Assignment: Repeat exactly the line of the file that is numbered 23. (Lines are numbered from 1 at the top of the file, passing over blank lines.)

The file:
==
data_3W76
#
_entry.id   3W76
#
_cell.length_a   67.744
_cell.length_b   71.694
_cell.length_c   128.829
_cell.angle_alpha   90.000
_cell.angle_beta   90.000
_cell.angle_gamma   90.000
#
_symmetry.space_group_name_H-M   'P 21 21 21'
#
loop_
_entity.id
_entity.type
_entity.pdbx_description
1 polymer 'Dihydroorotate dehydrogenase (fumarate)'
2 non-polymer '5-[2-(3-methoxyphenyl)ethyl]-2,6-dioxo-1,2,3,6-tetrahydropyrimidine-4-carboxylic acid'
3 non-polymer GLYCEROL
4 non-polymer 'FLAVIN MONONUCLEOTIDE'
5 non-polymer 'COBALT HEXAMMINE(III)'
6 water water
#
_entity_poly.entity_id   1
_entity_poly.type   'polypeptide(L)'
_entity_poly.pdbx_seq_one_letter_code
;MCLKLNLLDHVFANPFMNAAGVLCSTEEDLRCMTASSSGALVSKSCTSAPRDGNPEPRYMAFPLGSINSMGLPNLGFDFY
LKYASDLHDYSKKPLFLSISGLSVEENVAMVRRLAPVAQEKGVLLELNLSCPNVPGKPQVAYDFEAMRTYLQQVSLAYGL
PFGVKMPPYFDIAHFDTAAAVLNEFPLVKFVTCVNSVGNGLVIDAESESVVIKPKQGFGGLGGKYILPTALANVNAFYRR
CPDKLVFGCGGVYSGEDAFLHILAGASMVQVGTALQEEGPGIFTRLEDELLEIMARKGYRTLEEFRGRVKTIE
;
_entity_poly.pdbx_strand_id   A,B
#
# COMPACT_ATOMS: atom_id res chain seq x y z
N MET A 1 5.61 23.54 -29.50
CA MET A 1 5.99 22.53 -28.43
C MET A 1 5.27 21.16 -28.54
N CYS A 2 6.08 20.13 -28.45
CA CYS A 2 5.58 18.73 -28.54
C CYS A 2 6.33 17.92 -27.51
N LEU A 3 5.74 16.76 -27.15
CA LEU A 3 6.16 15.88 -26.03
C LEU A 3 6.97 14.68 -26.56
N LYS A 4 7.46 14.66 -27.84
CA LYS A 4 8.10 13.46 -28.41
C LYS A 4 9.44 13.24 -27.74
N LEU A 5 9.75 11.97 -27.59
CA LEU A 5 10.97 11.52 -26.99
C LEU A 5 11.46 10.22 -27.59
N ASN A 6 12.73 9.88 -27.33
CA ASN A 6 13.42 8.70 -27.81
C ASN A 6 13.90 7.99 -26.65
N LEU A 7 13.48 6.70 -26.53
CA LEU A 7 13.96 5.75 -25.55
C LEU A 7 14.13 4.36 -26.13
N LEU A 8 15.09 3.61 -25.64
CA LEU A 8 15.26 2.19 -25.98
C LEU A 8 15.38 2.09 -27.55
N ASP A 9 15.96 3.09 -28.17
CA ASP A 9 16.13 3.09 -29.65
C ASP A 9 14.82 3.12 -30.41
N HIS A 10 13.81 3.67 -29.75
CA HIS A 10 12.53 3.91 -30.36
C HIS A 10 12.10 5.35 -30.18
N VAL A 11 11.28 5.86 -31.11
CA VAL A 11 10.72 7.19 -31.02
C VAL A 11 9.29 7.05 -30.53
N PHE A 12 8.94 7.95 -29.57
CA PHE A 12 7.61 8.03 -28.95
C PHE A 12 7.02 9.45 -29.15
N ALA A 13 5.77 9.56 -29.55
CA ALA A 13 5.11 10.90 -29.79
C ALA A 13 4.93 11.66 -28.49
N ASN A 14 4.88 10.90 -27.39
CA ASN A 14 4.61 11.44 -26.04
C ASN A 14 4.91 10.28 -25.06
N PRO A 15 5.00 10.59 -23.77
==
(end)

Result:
6 water water